Addressing the board of the UN nuclear agency Monday, Rafael Mariano Grossi, the agency chief, reiterated criticism of Iran’s cooperation in his recent report.
France, Germany, the United Kingdom, and the United States have been discussing a possible resolution censuring Tehran at the quarterly board meeting of the International Atomic Energy Agency, while China and Russia have warned this could upset negotiations over reviving the 2015 Iran nuclear agreement.
The most contentious part of Grossi’s report referred to the discovery of uranium traces at three sites in Iran linked to nuclear work carried out before 2003.
“Iran has not provided explanations that are technically credible in relation to the Agency’s findings at three undeclared locations in Iran,” he said. “Nor has Iran informed the Agency of the current location, or locations, of the nuclear material and/or of the equipment contaminated with nuclear material, that was moved from Turquzabad in 2018.”
Grossi told the board – which meets from today until June 10 – that he could not confirm Iran’s adherence to its ‘safeguards agreement’ as a signatory of the Nuclear Non-Proliferation treaty “unless and until” Tehran provided “technically credible explanations for the presence of uranium particles of anthropogenic origin at Turquzabad, Varamin and ‘Marivan’ and informs the Agency of all current locations of the nuclear material and/or of the contaminated equipment.”
While these issues do not directly relate to talks to restore the 2015 agreement, the JCPOA (Joint Comprehensive Plan of Action), they are seen by the US and three European states as a crucial issue of Iran’s credibility.
Iranian Charge d'Affaires to UN in Vienna Mohammad Reza Ghaebi
Iran quickly rejected Grossi’s speech to the agency board. Foreign Ministry spokesman Saeed Khatibzadeh said the IAEA chief had made a “hurried response” with his report. “We had planned a third round of discussions but he didn’t wait,” the spokesman said, adding that any resolution would “impact negatively on cooperation with the IAEA and on the nuclear talks.”
Mohammad Eslami, head of the Atomic Energy Agency of Iran, told al-Jazeera television that Iran had given “very precise answers” to the IAEA. According to an agreement reached by Grossi in early March, Tehran was required to give written replies by March 20 and satisfy the agency over any queries by June 21.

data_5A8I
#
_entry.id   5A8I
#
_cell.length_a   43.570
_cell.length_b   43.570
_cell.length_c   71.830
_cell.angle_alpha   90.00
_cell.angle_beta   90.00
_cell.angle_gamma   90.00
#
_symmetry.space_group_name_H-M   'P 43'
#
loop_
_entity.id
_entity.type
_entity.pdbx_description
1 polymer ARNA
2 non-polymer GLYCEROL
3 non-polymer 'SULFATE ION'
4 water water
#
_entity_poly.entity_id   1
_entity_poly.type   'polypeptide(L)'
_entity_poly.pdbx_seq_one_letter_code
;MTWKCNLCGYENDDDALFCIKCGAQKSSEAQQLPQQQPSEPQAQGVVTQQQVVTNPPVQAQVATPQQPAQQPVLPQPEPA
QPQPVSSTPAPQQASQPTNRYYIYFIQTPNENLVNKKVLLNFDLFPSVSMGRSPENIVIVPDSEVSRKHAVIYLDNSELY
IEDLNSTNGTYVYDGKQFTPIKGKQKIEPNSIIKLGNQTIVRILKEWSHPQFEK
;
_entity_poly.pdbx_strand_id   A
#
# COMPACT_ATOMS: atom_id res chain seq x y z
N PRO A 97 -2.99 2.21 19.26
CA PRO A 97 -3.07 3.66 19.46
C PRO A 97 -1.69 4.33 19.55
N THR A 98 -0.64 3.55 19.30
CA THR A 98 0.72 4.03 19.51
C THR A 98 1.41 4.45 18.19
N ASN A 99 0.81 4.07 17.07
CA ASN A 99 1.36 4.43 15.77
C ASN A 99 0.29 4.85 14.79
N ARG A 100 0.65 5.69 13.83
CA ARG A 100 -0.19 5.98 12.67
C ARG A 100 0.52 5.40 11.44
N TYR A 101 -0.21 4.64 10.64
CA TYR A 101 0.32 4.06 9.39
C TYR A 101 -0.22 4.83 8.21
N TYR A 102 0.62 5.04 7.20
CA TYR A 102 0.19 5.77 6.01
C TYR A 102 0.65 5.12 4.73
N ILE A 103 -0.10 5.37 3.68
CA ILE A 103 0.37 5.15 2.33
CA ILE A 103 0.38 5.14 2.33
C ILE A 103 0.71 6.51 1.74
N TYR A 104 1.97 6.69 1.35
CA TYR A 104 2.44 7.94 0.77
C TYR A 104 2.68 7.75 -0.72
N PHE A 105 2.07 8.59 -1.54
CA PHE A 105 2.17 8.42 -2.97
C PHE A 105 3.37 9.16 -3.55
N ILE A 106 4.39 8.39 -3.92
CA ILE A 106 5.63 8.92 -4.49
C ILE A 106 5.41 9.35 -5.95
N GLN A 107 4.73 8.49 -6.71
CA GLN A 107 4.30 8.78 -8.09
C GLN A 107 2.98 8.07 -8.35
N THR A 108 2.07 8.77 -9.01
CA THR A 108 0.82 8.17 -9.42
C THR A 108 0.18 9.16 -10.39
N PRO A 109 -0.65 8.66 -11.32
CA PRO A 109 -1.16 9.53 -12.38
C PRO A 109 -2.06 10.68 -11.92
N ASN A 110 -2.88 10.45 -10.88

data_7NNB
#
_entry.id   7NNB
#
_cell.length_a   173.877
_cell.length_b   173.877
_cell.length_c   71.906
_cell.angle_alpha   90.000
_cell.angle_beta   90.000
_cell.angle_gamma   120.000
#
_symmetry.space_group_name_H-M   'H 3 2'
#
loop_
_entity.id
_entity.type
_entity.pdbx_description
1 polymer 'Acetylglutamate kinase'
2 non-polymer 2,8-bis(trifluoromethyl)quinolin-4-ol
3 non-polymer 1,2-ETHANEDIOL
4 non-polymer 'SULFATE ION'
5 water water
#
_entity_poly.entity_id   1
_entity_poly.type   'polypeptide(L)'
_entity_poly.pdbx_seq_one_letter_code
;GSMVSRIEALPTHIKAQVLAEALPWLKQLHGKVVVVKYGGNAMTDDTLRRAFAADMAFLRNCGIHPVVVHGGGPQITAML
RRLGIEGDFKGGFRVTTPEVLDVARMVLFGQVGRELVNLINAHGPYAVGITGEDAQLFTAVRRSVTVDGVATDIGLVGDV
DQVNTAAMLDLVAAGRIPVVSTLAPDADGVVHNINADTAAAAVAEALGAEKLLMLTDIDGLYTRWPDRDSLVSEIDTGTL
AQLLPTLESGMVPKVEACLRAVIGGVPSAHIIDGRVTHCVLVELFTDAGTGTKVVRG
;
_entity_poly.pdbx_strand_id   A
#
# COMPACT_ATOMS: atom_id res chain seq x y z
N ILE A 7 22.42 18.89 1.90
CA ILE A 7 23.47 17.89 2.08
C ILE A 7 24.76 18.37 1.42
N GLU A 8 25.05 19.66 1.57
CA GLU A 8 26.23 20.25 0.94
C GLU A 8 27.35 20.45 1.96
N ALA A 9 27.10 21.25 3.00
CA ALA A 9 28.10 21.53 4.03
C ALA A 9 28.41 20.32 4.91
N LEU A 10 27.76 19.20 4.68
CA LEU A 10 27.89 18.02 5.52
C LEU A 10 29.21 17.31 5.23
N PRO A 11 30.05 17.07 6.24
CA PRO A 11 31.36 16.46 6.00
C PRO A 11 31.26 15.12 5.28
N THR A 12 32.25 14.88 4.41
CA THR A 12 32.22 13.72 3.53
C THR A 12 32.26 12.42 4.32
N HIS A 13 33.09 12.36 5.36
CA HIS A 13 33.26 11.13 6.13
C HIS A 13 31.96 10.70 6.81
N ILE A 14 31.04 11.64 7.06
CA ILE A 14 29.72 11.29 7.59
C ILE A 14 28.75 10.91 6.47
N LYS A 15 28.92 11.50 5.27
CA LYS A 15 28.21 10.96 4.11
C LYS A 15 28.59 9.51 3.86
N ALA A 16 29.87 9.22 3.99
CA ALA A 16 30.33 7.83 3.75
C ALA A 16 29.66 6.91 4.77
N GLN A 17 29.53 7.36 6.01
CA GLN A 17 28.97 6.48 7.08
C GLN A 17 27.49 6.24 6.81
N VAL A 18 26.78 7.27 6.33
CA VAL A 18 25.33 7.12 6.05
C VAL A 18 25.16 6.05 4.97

Iran, China and Russia have all argued that questions arising from Iran’s pre-2003 nuclear work are ‘technical’ and should not derail ‘political’ efforts to revive the JCPOA, from which President Donald Trump withdrew the US in 2018, imposing ‘maximum pressure’ sanctions that prompted Iran after 2019 to expand its nuclear program beyond JCPOA limits.
While in the past welcoming the ‘technical’ role of the IAEA, Tehran criticized last week’s trip by Grossi to Israel, which is not an NPT signatory and which is the only nuclear-armed Middle East state. Iran’s English-language outlet Press TV accused Grossi and Israeli prime minister Naftali Bennett of “collusion,” and contrasted Israel’s secret nuclear arsenal with Iran facing extensive IAEA inspections.
Any vote at the IAEA board on a resolution critical of Iran will be made by a simple majority of the 35 members, but a referral to the United Nations Security Resolution would be in different circumstances to 2005-6 when Russia and China voted for international sanctions at the UNSC.
Grossi told the board the IAEA was open to continued dialogue with Iran to resolve all issues. “As in the past, and in order for the agency to be in a position to provide assurance that Iran’s nuclear program is exclusively peaceful, the agency remains ready to re-engage without delay with Iran to resolve these matters,” he said.
Grossi told a press briefing: “These issues will not go away.”